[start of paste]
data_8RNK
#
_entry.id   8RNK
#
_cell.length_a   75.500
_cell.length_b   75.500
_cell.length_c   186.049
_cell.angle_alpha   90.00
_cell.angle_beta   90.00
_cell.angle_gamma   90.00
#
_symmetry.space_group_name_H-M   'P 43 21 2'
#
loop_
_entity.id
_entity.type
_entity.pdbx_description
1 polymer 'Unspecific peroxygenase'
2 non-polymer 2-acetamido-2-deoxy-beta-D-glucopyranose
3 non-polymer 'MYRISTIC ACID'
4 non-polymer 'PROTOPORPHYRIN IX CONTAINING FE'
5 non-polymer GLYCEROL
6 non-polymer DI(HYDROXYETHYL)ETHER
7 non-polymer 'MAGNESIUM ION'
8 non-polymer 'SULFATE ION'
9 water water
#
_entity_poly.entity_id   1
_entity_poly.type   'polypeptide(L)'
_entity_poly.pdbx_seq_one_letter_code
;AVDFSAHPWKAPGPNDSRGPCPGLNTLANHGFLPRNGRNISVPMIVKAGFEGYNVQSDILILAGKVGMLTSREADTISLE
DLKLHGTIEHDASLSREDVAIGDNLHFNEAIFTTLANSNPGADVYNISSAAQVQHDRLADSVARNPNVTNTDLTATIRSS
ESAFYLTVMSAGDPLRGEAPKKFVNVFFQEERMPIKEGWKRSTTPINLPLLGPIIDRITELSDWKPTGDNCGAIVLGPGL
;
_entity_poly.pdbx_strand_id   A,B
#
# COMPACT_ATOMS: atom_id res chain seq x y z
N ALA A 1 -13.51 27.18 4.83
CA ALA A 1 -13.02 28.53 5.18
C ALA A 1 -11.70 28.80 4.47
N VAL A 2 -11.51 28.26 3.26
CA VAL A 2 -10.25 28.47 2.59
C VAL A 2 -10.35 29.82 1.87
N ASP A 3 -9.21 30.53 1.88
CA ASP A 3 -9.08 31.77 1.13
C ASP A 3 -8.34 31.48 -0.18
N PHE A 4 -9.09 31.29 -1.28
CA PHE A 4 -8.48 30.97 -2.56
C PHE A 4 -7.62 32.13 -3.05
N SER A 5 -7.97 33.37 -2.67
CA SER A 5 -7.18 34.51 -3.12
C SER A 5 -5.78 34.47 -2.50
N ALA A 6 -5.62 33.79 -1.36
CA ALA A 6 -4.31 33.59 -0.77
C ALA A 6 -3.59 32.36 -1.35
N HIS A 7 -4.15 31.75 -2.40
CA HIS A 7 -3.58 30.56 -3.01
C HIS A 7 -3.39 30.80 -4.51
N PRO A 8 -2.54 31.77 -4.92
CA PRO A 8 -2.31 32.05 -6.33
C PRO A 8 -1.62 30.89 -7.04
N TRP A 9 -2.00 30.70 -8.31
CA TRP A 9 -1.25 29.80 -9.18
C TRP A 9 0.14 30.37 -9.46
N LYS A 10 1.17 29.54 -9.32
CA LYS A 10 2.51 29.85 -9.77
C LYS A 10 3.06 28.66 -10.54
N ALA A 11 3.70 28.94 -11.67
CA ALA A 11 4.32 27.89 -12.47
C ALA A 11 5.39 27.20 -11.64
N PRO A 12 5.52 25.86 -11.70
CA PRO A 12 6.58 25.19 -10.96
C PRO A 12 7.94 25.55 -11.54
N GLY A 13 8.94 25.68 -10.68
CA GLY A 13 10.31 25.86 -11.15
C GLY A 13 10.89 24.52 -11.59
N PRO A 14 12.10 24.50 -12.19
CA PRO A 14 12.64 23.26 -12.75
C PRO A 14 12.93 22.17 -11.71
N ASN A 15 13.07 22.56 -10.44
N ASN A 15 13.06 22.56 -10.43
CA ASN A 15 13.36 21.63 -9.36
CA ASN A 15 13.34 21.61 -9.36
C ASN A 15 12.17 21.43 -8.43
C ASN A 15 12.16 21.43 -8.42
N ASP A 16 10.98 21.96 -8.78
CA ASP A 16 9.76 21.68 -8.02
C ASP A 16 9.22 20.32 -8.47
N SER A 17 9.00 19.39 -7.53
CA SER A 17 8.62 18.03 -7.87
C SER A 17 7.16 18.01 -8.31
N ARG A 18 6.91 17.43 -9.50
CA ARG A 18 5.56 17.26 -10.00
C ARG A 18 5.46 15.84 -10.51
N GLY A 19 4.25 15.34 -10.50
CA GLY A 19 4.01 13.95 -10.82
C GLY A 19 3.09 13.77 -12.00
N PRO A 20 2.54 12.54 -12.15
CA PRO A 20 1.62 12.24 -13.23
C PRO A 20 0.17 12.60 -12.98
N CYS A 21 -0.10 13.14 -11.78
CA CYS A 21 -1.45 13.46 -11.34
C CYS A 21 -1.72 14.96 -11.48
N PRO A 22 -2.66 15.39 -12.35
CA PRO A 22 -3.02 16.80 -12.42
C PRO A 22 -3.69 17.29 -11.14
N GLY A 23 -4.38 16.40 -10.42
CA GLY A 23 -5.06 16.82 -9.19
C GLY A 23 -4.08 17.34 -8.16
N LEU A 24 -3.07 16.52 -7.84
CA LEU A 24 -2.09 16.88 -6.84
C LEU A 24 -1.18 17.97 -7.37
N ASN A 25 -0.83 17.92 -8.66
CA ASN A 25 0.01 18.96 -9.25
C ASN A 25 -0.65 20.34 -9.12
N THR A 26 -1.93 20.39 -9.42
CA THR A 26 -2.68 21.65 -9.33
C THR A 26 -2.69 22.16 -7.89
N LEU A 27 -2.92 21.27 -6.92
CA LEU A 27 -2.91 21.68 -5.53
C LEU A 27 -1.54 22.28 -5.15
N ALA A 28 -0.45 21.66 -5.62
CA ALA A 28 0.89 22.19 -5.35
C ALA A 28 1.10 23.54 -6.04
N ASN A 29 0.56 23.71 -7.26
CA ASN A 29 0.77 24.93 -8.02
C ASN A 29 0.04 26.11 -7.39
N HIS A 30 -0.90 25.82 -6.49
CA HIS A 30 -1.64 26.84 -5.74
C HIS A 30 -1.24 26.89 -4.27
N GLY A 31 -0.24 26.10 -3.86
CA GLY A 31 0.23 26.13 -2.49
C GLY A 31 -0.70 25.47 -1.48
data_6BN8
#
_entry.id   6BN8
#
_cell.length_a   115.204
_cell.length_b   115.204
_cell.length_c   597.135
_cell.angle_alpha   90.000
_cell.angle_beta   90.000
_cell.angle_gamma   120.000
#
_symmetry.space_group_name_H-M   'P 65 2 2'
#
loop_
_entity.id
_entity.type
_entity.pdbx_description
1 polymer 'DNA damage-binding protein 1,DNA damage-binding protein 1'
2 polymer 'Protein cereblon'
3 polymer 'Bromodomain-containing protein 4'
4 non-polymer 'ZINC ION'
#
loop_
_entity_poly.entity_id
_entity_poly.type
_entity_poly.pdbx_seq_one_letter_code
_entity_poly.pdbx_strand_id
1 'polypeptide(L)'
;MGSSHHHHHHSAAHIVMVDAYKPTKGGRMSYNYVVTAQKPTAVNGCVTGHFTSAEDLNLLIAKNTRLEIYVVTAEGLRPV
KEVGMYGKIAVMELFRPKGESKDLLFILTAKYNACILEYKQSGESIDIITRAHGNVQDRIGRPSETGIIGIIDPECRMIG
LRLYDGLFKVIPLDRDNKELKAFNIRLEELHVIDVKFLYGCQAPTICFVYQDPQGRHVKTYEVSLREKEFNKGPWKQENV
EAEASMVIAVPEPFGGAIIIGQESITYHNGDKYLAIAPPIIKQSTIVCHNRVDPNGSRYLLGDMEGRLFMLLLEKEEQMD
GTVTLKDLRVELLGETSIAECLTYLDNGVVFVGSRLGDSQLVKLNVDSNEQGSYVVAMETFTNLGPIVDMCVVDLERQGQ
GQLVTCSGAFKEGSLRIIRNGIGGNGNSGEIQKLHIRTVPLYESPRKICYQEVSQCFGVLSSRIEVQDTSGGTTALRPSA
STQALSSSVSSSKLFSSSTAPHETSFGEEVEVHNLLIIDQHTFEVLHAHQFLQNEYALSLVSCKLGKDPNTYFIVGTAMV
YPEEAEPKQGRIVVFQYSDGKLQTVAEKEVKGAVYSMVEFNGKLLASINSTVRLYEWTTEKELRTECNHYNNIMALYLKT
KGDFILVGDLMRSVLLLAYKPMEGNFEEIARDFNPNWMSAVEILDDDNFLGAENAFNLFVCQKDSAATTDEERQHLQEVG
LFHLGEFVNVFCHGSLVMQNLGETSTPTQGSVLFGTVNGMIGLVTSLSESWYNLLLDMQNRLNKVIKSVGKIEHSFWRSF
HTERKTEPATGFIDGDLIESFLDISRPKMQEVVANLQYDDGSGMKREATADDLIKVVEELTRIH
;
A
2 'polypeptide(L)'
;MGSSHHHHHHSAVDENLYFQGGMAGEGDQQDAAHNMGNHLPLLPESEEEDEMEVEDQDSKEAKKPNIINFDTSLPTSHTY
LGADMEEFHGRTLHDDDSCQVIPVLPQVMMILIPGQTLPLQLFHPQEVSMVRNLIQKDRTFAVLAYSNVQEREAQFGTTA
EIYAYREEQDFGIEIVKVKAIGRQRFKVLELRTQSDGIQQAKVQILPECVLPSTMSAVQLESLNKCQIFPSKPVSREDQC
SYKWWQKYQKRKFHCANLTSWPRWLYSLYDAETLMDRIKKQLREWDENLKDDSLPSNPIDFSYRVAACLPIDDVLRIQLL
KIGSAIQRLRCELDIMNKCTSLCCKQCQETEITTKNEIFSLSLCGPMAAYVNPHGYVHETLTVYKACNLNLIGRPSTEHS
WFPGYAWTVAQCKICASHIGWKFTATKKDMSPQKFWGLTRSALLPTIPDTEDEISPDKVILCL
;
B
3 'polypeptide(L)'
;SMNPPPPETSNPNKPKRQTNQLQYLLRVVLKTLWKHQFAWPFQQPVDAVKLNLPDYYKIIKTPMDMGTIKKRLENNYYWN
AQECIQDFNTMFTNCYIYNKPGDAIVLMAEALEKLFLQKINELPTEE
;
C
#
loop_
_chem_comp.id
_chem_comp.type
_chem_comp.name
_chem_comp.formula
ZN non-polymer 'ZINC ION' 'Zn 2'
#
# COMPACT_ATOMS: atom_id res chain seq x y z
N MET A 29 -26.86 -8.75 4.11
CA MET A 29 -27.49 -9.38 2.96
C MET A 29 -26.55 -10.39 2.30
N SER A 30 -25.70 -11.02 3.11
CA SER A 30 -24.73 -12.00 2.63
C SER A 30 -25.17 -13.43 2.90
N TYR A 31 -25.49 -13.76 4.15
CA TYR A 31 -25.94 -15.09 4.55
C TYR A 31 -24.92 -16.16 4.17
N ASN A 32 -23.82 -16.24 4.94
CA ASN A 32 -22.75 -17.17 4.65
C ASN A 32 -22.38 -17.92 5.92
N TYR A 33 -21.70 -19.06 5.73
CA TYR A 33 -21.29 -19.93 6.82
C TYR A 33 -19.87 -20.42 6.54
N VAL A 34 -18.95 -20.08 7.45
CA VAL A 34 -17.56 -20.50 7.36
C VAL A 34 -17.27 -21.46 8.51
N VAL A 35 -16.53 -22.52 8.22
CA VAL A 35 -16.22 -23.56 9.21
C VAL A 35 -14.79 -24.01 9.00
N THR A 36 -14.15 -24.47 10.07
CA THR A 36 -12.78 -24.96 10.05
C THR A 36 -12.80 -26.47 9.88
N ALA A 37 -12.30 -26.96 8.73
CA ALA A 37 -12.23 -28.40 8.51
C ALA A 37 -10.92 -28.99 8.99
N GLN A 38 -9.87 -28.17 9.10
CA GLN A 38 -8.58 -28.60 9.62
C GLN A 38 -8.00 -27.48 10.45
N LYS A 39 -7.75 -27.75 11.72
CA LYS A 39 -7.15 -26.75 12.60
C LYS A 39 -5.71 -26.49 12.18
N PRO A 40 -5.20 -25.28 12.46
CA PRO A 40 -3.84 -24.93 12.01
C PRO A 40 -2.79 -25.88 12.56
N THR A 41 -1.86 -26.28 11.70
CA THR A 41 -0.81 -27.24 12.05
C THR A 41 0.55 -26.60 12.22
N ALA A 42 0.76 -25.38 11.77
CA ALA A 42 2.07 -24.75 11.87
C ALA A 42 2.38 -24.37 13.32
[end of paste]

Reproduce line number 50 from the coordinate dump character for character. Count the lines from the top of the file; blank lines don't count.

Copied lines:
N SER A 5 -7.97 33.37 -2.67